Submitted to: Journal of Phytopathology
Publication Type: Peer Reviewed Journal
Publication Acceptance Date: February 4, 2010
Publication Date: April 5, 2010
Citation: Tooley, P.W., Carras, M.M., Sechler, A.J., Rajasab, A.H. 2010. Real-time PCR detection of sorghum ergot pathogens Claviceps africana, C. sorghi, and C. sorghicola. Journal of Phytopathology. doi: 10.1111/j.1439-0434.2010.01683.x Interpretive Summary: This paper describes the development of a rapid and sensitive detection assay for species of fungi that cause a disease of sorghum called ergot. Ergot disease has caused large losses to the sorghum industry and when infection occurs in seed production areas shipment of the infected material is subject to quarantine. Sorghum ergot is caused by three different fungal species which are difficult to tell apart under the microscope. We used methods based on the DNA within the fungal species to identify and distinguish between the three different species causing sorghum ergot. The DNA-based method we employed for detection is called real-time polymerase chain reaction, and is a method now being applied successfully to a variety of fungal plant pathogens. Using this method, the three species can be differentiated with greater speed and accuracy than when using other methods. Application of this detection assay to future outbreaks of sorghum ergot will streamline the detection process and allow government officials to make quarantine and regulatory decisions in a more timely fashion.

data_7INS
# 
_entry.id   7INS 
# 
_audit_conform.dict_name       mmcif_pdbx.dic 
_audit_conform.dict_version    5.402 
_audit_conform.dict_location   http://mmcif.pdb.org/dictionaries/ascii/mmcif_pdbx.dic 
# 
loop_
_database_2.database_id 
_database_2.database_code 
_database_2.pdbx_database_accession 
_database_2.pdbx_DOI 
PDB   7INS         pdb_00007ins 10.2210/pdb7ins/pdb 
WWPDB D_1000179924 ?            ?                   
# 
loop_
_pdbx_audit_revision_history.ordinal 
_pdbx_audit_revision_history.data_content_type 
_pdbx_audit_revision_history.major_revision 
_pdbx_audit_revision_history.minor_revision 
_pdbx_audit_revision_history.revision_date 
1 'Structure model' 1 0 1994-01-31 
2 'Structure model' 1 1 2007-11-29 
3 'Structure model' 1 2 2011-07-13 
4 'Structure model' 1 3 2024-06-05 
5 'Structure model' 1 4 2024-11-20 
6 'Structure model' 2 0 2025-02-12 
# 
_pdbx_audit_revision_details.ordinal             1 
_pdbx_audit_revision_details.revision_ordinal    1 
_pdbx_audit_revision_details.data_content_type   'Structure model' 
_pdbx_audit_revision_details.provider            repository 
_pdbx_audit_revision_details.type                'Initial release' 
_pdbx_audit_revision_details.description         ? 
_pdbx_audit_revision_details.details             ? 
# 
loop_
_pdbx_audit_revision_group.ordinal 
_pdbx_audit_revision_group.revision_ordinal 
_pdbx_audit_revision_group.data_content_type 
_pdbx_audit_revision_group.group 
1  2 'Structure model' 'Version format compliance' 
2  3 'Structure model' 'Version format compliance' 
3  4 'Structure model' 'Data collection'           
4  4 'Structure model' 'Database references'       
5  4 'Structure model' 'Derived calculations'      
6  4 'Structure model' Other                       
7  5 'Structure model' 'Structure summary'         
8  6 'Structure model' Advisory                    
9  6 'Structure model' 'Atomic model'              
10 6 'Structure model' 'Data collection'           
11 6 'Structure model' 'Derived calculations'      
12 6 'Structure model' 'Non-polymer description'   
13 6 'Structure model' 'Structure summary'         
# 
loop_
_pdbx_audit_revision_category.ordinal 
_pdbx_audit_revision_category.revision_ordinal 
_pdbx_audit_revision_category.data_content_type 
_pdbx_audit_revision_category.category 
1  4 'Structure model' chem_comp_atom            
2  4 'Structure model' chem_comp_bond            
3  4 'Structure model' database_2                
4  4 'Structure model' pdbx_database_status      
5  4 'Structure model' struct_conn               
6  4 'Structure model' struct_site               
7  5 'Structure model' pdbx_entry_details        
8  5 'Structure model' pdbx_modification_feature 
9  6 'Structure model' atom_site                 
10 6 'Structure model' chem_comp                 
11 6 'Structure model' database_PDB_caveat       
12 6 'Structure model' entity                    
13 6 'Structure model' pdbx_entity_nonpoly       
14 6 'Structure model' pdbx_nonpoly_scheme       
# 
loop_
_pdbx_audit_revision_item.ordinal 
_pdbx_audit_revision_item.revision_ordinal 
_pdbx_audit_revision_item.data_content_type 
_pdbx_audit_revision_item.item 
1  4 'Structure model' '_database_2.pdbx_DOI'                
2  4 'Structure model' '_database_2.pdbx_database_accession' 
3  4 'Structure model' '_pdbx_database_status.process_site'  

Technical Abstract: Sorghum ergot is a serious disease that has caused major losses in sorghum growing regions worldwide. Claviceps africana is now the most widely distributed species causing ergot in many countries including the U.S., whereas both C. africana and C. sorghi exist in India. A third species (C. sorghicola) has been described causing sorghum ergot in Japan. As the three species are morphologically very similar, a DNA-based assay is desirable for rapid identification in cases where ergot-infected sorghum is found entering the U.S. and other countries. We designed primers and probes specific for the above three Claviceps species and tested them using purified DNA and ergot samples from the greenhouse and field. Real-time PCR was performed using an Applied Biosystems Prism 7700 Sequence Detection System in a total volume of 25 microliters. Species-specific primers and probes were developed from the intron 3 region of the beta tubulin gene (C. africana, C. sorghi) or the elongation factor 1 alpha gene intron 4 (C. sorghicola). No amplification was obtained in any of the three ergot species-specific assays when DNA from six other Claviceps species was used as template. The lower limit of detection was 1 pg genomic template DNA in all three assays. The assays we describe will provide useful tools for detecting sorghum ergot in seed and grain shipments and for determining which species are present in the samples, thereby aiding in the regulatory decision-making process.